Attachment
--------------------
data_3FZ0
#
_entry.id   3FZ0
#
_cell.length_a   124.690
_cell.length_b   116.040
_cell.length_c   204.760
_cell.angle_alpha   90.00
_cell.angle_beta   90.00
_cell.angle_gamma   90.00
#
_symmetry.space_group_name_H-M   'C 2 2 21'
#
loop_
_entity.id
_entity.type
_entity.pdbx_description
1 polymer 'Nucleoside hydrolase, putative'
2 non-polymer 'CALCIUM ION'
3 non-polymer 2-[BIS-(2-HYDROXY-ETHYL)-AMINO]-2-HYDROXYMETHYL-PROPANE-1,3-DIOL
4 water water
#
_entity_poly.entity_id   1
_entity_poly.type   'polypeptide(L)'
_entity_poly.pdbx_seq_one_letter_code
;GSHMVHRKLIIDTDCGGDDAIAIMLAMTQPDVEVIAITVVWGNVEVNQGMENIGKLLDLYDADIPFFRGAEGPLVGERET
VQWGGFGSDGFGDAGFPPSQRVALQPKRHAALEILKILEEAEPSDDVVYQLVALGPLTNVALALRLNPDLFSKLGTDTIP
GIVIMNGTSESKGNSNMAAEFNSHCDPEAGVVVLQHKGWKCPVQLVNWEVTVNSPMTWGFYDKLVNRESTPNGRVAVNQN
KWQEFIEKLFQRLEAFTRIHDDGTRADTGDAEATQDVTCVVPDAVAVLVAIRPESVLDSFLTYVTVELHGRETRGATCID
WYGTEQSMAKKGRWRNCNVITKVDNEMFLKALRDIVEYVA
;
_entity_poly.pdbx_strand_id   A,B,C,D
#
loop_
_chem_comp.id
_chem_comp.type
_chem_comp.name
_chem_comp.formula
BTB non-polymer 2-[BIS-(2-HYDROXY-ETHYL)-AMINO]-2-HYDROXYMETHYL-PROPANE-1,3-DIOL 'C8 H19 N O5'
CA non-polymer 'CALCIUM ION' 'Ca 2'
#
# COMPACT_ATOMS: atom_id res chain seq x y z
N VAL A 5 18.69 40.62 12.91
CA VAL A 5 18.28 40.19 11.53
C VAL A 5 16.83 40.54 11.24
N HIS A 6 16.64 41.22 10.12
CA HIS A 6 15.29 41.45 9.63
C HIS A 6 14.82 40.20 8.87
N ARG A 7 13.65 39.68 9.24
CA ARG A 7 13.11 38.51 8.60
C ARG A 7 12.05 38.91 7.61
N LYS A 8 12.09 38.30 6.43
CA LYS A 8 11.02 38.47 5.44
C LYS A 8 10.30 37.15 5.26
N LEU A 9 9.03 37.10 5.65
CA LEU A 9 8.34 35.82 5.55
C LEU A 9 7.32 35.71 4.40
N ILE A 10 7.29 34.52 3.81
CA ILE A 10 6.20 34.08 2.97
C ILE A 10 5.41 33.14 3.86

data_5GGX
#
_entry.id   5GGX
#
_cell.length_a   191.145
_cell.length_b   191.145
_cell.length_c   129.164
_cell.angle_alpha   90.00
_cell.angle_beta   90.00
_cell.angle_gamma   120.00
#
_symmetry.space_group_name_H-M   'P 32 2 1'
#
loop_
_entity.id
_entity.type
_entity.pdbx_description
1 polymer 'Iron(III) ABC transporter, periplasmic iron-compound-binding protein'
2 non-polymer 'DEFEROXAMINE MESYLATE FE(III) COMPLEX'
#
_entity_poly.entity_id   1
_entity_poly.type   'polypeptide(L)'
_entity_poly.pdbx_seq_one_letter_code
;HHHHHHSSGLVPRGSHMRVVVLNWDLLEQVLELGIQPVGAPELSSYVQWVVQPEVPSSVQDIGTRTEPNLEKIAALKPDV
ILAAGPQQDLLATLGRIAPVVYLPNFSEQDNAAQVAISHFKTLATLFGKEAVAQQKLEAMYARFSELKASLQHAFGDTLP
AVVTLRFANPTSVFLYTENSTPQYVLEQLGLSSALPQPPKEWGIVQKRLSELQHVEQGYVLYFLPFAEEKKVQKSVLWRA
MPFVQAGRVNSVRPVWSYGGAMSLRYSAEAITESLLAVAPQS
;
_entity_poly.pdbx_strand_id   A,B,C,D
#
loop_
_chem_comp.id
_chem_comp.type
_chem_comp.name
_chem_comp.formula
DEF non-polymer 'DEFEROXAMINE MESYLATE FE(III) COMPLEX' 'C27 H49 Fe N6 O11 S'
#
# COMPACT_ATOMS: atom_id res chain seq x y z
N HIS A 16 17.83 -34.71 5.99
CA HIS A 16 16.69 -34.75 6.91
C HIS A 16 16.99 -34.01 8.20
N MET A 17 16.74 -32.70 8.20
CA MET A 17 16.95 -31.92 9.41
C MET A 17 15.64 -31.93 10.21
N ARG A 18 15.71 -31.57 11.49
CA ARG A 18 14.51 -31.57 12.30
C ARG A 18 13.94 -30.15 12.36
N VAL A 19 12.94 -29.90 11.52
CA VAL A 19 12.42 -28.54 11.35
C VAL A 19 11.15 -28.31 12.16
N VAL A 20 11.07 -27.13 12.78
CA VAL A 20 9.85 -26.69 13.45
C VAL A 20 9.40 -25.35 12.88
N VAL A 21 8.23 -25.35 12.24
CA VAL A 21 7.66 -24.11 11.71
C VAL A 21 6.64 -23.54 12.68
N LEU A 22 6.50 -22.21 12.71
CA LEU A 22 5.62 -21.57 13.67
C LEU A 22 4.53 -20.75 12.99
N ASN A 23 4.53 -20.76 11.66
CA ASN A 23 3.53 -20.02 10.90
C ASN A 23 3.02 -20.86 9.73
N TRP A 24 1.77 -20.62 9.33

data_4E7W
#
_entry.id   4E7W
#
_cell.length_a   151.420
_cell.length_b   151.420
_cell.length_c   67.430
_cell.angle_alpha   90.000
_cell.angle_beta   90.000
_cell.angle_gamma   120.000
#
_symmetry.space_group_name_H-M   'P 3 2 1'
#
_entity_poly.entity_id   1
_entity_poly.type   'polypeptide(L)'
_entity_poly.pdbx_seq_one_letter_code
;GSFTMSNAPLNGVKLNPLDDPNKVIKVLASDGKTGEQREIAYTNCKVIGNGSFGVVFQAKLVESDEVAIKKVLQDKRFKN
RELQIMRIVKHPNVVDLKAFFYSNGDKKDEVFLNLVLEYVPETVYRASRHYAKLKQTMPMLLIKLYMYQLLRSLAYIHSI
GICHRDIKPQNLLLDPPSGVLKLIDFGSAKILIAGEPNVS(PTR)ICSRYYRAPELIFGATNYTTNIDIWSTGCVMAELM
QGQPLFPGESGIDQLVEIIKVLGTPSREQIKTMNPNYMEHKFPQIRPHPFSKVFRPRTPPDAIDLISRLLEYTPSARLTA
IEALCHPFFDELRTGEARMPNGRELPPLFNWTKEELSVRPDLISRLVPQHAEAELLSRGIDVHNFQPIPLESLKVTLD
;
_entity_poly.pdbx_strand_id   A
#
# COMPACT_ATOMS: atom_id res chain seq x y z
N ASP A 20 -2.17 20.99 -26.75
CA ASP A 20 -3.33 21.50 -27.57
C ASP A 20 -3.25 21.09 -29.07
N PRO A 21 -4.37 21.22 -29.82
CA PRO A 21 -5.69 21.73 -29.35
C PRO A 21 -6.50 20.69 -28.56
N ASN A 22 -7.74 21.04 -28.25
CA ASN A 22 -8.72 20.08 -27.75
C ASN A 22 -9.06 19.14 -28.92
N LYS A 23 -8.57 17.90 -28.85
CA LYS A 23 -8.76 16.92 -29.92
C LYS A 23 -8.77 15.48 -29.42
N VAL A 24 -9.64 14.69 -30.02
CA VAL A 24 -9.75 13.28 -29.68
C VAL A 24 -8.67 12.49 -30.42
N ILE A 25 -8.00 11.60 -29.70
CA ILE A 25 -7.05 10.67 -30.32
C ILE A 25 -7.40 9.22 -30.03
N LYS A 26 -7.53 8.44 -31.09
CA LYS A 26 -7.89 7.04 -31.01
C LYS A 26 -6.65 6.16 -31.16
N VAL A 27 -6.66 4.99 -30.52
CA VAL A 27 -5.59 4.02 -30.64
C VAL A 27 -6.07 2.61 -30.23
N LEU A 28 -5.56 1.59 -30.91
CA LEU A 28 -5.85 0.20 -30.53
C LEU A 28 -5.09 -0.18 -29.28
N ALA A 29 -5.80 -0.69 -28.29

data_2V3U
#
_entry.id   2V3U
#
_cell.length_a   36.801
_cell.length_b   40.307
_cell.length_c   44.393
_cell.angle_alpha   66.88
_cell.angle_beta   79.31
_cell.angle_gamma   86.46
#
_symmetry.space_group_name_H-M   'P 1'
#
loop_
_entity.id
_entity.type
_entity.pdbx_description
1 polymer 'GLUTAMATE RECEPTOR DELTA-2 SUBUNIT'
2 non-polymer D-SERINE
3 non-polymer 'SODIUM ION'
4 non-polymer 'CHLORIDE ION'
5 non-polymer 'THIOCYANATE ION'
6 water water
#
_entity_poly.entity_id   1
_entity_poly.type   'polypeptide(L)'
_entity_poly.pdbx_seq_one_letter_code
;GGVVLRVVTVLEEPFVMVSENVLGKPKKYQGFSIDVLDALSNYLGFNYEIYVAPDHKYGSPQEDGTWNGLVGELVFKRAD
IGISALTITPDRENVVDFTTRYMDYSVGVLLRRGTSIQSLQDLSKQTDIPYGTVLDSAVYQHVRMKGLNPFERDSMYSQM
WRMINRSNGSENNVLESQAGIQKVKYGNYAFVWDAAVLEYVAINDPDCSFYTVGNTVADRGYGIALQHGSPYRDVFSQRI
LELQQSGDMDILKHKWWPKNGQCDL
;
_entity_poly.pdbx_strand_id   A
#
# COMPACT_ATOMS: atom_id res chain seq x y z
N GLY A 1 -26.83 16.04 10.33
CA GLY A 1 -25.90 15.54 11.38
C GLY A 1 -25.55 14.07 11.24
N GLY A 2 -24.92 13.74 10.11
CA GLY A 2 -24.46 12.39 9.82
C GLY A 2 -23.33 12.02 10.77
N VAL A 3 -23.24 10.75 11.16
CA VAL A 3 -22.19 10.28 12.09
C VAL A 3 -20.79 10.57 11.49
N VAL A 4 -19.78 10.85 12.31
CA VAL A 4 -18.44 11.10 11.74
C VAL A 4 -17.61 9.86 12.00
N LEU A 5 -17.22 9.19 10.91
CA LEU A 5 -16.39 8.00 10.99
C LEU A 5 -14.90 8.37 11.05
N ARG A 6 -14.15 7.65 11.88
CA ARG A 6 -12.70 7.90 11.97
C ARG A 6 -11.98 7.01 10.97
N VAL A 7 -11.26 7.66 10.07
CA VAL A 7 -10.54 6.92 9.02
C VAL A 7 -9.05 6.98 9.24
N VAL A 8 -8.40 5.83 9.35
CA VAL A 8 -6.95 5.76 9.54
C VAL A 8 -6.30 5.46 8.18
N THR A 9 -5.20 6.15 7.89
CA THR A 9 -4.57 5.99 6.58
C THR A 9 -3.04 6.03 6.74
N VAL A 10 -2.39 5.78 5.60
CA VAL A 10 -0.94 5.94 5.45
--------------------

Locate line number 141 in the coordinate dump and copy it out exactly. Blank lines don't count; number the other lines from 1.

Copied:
RELQIMRIVKHPNVVDLKAFFYSNGDKKDEVFLNLVLEYVPETVYRASRHYAKLKQTMPMLLIKLYMYQLLRSLAYIHSI